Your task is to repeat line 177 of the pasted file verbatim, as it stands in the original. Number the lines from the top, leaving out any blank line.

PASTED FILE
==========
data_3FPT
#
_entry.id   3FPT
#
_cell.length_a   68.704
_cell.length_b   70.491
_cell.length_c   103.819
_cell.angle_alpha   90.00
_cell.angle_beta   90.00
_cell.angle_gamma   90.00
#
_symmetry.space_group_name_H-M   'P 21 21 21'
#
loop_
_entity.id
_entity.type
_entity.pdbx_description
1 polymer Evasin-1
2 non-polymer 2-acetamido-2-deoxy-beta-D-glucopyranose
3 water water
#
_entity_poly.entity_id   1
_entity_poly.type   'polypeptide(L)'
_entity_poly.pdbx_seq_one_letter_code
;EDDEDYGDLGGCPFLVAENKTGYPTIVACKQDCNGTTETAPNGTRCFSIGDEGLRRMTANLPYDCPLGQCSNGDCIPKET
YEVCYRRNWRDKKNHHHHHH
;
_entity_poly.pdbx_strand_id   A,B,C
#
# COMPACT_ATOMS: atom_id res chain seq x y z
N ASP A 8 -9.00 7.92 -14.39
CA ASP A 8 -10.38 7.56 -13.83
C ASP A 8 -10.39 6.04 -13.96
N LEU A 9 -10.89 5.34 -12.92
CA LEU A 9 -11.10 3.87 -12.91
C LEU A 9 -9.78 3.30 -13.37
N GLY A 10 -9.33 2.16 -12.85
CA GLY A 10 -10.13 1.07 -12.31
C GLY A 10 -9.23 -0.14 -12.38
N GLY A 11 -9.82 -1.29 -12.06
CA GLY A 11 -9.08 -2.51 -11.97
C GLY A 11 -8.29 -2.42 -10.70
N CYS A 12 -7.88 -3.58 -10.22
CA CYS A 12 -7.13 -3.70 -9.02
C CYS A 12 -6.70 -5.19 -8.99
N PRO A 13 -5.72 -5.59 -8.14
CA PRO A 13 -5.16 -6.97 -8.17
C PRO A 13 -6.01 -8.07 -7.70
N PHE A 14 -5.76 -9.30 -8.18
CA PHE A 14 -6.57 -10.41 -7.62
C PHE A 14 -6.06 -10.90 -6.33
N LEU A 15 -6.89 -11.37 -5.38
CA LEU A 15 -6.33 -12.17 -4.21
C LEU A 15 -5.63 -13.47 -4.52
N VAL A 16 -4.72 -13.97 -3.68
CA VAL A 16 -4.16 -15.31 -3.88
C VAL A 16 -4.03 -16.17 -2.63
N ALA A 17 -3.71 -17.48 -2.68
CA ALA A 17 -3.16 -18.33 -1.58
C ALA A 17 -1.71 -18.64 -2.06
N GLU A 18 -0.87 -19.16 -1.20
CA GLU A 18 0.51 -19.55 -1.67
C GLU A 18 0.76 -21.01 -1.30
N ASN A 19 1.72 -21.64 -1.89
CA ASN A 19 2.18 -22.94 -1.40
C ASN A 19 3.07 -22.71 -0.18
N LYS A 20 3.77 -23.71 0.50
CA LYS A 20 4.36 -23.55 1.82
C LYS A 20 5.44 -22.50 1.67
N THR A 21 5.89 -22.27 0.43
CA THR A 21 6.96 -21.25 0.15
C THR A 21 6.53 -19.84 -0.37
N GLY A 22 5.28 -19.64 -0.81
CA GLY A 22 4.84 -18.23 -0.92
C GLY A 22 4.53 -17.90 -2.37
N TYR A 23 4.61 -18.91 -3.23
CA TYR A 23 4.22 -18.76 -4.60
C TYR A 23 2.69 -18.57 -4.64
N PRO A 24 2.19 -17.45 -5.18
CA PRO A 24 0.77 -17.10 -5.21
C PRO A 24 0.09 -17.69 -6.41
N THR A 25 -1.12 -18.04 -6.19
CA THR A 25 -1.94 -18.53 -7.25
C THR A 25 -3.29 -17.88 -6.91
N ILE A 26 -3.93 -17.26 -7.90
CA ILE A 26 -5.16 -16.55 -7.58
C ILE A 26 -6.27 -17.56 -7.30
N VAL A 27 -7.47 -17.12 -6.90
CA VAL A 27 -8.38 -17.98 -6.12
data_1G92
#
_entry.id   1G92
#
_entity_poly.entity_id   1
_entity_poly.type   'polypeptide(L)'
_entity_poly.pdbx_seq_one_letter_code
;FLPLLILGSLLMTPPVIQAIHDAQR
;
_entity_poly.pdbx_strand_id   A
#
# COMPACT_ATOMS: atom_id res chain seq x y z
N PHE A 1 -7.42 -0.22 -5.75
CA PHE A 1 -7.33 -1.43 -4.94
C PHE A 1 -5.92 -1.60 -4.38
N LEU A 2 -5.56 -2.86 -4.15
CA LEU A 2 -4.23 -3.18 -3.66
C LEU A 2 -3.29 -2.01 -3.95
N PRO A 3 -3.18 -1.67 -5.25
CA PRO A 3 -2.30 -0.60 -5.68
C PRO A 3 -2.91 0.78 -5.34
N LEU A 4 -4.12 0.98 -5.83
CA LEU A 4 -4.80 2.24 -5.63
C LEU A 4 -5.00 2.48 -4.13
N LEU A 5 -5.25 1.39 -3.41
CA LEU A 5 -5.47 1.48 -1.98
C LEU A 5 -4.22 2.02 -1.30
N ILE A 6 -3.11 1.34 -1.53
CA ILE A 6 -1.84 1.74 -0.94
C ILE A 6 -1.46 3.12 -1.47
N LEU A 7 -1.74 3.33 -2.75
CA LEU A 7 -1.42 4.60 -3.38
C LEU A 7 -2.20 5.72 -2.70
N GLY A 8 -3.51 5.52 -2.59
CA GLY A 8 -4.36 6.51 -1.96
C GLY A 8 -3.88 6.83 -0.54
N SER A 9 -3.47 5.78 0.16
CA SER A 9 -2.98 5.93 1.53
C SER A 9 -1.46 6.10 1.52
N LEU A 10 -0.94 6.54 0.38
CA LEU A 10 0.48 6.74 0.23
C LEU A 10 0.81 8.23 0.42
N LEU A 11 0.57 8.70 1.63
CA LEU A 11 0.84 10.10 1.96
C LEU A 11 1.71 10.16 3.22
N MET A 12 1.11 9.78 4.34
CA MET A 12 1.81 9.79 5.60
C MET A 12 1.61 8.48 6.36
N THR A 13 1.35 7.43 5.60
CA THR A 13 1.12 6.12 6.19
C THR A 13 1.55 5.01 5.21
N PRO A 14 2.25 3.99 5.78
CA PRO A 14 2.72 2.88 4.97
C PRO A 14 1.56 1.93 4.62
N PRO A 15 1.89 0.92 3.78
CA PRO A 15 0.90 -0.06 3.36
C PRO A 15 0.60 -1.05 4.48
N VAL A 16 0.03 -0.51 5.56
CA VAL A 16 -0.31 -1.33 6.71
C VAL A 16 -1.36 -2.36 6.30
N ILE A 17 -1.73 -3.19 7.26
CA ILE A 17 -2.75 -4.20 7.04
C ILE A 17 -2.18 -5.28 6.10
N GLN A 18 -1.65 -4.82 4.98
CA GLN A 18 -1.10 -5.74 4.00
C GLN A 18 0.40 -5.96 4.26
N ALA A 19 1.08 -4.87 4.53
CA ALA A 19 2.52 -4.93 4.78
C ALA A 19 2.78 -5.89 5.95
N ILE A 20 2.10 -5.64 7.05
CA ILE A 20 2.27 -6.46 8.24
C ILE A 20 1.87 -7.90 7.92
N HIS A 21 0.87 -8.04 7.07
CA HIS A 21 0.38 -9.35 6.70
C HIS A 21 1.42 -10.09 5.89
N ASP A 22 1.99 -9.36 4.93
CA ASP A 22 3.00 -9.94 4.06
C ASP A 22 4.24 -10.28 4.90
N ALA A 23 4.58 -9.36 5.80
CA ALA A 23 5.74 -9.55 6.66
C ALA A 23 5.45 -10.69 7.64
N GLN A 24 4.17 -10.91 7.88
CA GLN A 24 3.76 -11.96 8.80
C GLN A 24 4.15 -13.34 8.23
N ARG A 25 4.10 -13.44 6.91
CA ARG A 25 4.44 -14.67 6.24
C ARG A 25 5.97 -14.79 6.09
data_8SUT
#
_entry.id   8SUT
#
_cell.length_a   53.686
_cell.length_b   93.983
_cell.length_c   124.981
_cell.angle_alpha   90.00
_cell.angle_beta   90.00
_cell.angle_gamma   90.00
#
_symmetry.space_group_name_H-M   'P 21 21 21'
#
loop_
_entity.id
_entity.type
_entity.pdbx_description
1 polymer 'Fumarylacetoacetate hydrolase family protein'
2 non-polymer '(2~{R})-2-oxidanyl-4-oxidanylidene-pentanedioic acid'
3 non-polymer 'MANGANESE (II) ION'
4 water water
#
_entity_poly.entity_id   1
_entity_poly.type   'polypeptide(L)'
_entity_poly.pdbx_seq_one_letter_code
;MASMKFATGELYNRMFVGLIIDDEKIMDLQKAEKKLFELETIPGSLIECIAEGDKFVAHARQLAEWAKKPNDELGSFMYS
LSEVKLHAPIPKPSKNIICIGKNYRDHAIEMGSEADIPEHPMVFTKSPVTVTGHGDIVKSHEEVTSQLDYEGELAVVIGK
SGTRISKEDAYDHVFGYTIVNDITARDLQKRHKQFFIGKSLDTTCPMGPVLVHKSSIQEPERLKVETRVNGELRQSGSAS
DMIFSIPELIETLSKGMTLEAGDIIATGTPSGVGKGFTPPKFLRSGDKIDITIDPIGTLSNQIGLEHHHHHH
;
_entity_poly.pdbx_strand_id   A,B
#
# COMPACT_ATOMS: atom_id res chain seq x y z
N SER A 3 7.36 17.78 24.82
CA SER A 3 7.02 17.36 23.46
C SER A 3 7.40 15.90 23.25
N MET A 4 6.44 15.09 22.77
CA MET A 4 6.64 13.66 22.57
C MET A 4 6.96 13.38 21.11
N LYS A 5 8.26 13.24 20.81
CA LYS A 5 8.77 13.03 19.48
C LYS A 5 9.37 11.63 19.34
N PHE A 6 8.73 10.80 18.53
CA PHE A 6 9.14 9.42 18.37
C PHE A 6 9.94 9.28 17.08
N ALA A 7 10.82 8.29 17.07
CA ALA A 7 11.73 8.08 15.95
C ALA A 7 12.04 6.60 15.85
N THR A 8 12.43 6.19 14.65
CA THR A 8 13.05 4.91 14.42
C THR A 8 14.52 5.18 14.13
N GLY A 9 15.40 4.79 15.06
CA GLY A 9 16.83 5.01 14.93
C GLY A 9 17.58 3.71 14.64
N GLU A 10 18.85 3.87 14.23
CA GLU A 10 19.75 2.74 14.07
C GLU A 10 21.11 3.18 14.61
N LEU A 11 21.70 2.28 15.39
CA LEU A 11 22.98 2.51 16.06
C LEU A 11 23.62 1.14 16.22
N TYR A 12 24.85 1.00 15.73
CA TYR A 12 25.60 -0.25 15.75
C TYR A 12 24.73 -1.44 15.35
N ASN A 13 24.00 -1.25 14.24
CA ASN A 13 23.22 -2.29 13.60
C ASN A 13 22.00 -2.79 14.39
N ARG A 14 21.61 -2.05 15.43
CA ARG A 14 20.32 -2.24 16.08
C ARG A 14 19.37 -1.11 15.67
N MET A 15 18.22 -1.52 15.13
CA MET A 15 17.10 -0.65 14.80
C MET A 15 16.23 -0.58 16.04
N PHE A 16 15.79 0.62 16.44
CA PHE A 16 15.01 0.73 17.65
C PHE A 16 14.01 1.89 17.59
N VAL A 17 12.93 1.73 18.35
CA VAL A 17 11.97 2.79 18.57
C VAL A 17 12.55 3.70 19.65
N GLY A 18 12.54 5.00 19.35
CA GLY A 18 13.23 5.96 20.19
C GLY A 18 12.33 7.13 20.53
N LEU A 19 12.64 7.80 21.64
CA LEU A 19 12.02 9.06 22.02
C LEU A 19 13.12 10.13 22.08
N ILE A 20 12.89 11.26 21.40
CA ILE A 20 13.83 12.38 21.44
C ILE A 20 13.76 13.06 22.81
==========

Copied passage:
data_8SUT